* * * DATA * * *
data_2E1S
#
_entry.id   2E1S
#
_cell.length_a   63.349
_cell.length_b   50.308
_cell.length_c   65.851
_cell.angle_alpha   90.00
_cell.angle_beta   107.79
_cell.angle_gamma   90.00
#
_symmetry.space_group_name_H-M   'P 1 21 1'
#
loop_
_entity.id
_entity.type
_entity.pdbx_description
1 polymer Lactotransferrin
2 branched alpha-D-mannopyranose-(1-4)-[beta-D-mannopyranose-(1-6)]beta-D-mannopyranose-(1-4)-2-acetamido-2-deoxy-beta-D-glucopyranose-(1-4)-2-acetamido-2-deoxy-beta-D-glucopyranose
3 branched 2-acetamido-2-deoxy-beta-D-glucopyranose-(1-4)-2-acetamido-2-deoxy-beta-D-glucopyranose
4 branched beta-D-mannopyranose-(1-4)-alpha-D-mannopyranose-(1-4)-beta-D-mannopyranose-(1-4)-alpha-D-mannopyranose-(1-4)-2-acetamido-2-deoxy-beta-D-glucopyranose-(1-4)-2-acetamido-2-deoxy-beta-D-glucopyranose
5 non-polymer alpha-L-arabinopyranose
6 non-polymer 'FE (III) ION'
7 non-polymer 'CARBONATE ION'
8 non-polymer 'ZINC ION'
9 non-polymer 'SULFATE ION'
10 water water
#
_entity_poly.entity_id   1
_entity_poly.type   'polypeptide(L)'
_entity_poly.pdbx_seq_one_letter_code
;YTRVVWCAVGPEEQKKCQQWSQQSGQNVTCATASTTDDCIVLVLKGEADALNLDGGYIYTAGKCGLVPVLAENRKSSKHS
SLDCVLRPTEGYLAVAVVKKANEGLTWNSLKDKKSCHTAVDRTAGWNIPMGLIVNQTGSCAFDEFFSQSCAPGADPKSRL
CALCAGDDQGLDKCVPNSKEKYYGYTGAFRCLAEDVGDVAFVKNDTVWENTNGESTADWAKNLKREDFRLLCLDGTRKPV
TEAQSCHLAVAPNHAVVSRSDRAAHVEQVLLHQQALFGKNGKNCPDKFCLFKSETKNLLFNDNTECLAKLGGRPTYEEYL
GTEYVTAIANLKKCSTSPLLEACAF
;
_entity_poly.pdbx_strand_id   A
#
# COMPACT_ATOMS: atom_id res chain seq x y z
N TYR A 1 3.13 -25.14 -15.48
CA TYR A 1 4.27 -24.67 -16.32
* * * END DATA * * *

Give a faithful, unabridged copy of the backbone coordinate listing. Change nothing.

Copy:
data_2E1S
#
_entry.id   2E1S
#
_cell.length_a   63.349
_cell.length_b   50.308
_cell.length_c   65.851
_cell.angle_alpha   90.00
_cell.angle_beta   107.79
_cell.angle_gamma   90.00
#
_symmetry.space_group_name_H-M   'P 1 21 1'
#
loop_
_entity.id
_entity.type
_entity.pdbx_description
1 polymer Lactotransferrin
2 branched alpha-D-mannopyranose-(1-4)-[beta-D-mannopyranose-(1-6)]beta-D-mannopyranose-(1-4)-2-acetamido-2-deoxy-beta-D-glucopyranose-(1-4)-2-acetamido-2-deoxy-beta-D-glucopyranose
3 branched 2-acetamido-2-deoxy-beta-D-glucopyranose-(1-4)-2-acetamido-2-deoxy-beta-D-glucopyranose
4 branched beta-D-mannopyranose-(1-4)-alpha-D-mannopyranose-(1-4)-beta-D-mannopyranose-(1-4)-alpha-D-mannopyranose-(1-4)-2-acetamido-2-deoxy-beta-D-glucopyranose-(1-4)-2-acetamido-2-deoxy-beta-D-glucopyranose
5 non-polymer alpha-L-arabinopyranose
6 non-polymer 'FE (III) ION'
7 non-polymer 'CARBONATE ION'
8 non-polymer 'ZINC ION'
9 non-polymer 'SULFATE ION'
10 water water
#
_entity_poly.entity_id   1
_entity_poly.type   'polypeptide(L)'
_entity_poly.pdbx_seq_one_letter_code
;YTRVVWCAVGPEEQKKCQQWSQQSGQNVTCATASTTDDCIVLVLKGEADALNLDGGYIYTAGKCGLVPVLAENRKSSKHS
SLDCVLRPTEGYLAVAVVKKANEGLTWNSLKDKKSCHTAVDRTAGWNIPMGLIVNQTGSCAFDEFFSQSCAPGADPKSRL
CALCAGDDQGLDKCVPNSKEKYYGYTGAFRCLAEDVGDVAFVKNDTVWENTNGESTADWAKNLKREDFRLLCLDGTRKPV
TEAQSCHLAVAPNHAVVSRSDRAAHVEQVLLHQQALFGKNGKNCPDKFCLFKSETKNLLFNDNTECLAKLGGRPTYEEYL
GTEYVTAIANLKKCSTSPLLEACAF
;
_entity_poly.pdbx_strand_id   A
#
# COMPACT_ATOMS: atom_id res chain seq x y z
N TYR A 1 3.13 -25.14 -15.48
CA TYR A 1 4.27 -24.67 -16.32